The story so far: I spent last week teaching Jack, aged 10 months, to sleep through the night. Mille is three years old and also struggles with disrupted sleep, ending up in her parents’ bed more often than not. This week it is her turn.
Monday night (continued): Joanna and I have done a lot of talking this evening. To my mind this is the groundwork required to make sure Joanna understands what we are about to do and why it is so important for Millie – and the rest of the family. The next few hours will mark a change in Joanna and Millie’s relationship: it is a change for the better, but it may not seem like it at the time and as we won’t have a chance to talk too much, we need to ensure we understand each other before we start.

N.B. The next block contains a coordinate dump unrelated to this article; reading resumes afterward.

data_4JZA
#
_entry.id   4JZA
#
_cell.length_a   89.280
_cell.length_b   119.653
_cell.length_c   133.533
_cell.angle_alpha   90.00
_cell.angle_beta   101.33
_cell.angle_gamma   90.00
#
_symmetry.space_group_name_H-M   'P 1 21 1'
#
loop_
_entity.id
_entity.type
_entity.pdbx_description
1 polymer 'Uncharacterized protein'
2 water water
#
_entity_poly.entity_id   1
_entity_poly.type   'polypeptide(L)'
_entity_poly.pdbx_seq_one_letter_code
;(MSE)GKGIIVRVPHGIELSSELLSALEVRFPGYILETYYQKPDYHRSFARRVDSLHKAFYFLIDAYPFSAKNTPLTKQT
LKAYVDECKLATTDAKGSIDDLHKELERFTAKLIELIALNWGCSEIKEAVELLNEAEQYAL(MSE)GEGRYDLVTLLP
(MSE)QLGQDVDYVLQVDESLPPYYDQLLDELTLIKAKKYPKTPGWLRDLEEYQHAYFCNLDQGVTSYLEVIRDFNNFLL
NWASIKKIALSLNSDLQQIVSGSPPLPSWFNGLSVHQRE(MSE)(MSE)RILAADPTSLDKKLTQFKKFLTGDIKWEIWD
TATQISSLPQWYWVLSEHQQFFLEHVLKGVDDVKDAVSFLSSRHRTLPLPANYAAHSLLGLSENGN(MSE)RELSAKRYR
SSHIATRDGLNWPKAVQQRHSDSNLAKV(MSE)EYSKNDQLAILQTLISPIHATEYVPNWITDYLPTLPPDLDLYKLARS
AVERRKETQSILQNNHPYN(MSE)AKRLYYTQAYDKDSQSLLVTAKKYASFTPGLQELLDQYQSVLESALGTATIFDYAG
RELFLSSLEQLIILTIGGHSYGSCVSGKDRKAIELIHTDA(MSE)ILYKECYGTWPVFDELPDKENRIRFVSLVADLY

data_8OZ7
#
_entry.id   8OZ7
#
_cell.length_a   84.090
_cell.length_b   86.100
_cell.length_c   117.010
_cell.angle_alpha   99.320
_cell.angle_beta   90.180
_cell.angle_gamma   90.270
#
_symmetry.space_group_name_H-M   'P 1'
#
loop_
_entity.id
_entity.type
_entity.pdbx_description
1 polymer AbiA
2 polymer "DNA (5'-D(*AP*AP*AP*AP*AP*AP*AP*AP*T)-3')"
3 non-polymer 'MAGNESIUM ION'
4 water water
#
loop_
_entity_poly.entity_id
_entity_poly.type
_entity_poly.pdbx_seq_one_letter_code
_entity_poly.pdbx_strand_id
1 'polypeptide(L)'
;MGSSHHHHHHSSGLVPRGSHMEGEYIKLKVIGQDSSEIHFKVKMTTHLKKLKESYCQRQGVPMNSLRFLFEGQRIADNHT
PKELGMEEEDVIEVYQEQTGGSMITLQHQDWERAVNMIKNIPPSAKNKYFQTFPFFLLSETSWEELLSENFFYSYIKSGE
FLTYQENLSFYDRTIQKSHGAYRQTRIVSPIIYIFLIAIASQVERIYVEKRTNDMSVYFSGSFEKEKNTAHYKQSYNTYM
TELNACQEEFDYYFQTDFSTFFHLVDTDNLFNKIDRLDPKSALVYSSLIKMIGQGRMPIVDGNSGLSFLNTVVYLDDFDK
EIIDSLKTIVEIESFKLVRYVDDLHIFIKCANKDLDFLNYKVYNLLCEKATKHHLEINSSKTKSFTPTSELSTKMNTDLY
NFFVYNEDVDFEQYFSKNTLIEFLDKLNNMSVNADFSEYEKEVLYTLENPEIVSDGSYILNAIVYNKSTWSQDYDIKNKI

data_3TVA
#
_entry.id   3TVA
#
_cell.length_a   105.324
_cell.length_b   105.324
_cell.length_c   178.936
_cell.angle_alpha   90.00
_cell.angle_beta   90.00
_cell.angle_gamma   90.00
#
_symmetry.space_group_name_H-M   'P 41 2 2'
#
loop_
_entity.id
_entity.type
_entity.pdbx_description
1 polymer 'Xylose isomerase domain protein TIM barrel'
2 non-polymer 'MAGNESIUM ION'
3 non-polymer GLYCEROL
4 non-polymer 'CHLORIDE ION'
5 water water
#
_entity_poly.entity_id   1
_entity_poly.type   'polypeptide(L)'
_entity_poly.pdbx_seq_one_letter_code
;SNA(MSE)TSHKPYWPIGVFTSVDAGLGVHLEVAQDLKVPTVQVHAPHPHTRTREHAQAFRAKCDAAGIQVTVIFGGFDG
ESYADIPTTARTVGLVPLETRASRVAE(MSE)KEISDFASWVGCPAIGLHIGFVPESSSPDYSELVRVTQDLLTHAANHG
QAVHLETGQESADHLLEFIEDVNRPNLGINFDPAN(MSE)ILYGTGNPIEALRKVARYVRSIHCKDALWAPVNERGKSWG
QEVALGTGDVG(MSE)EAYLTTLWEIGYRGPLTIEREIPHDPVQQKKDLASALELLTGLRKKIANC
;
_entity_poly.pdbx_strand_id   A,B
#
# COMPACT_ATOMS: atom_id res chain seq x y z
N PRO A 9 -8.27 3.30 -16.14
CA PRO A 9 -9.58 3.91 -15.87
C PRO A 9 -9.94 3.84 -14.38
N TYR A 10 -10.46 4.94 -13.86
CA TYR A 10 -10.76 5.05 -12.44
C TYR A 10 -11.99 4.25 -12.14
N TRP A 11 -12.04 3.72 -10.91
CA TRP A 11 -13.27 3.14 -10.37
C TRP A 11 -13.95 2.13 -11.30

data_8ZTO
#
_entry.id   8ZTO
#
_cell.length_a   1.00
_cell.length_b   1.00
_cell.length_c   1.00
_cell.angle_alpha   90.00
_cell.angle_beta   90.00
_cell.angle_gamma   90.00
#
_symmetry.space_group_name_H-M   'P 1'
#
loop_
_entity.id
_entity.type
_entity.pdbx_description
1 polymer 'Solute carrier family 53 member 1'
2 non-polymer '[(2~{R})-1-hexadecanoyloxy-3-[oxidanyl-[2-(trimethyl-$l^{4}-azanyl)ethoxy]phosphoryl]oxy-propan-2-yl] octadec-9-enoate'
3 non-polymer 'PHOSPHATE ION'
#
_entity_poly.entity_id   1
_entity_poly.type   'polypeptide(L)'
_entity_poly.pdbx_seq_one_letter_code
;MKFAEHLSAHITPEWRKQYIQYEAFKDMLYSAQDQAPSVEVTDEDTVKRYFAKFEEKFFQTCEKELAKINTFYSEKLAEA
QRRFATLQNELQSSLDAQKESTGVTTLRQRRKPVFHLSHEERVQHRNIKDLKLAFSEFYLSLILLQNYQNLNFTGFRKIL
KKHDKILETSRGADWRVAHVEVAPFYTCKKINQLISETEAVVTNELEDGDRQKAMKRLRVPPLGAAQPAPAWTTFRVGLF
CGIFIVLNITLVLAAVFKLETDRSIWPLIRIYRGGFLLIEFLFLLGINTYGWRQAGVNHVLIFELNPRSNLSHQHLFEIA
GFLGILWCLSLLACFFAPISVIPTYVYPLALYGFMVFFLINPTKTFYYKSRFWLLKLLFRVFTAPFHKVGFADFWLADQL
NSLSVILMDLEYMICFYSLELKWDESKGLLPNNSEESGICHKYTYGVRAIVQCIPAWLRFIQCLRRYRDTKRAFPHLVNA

At about 10pm we go to bed; I do not expect to spend much time in my room tonight, however. Once the noise of water running through pipes has quietened and the house is still, I lie on my bed reading, with an eye and an ear on the monitor beside me. Very shortly I hear stirring from Millie’s room. I am on my feet in a flash and intercept her just as she is coming out of her room and Joanna is coming out of hers – she, too, has heard Millie. Millie looks at me sleepily and says: “I want to sleep in Mummy’s bed.” Joanna looks at me for reassurance and then says “No sweetie, you’re going back to your own bed.” As we have discussed, Joanna takes Millie gently by the shoulders and returns her to her bed. She tucks her up, pulls the duvet firmly round her shoulders and says “Sleep tight, see you in the morning” – the mantra we have devised which will become the signal for both Jack and Millie that this is the last time they will see their parents before the following morning. Meanwhile I write the time on my notepad and beside it I make a mark, a single vertical line. Hardly have I done this than I hear Millie getting out of bed again. At a nod from me Joanna goes into her room, returns her to bed, tucks her firmly in, repeats the mantra and leaves the room. I make another vertical mark on my pad. The third time Millie gets out of bed and appears at the door, looking rather confused and a little hurt. Joanna is brilliant and once again returns her to bed. The reality of the situation is beginning to dawn on Millie and she isn’t sure she likes it. The fourth time she is crying – she doesn’t understand why her Mummy won’t let her do what she is used to doing. She doesn’t get out of bed, but calls for her mother. “I’m thirsty, I need a drink.” Joanna glances at me with a worried look in her eye. I know she wants to respond to Millie’s needs, it is a maternal instinct that mothers understandably find hard to deny. But I shake my head and smile at her. She smiles back, remembering the conversation we had downstairs. Joanna had told me that Millie often needed a drink or a wee when she woke up. We had discussed Millie’s diet and the fact that she should be drinking sufficient during the day not to need a drink after her supper, and that if she hadn’t had a drink since supper she shouldn’t need to wee in the middle of the night. Of course, sometimes this reasoning isn’t true, but Joanna understood that she needed to recognise the difference between a real need and an excuse for not going back to sleep. After a few moments we hear Millie getting out of bed and Joanna is on her feet again, returning her quietly to her bed. Millie is crying, “I really, really need a drink.” So Joanna responds in as few words as possible. “No you don’t, darling, go to bed, sleep tight, see you in the morning.” She remembers just to make a statement which closes down the possibility of dialogue, not to open up a conversation by asking Millie any questions. She returns Millie to bed and tucks her in firmly again. Over the next half an hour Millie gets out of bed 19 times in total, using a variety of excuses including feeling too hot, too cold, too dark, dropping her muslin (without which she cannot sleep), feeling scared of funny shapes outside her curtain, not feeling tired, hearing odd noises and many others – if this wasn’t so hard for Joanna already, I would comment on the variety and imaginativeness of Millie’s excuses, but I can see that Joanna is struggling and sometimes she won’t meet my eye when she comes out of Millie’s bedroom.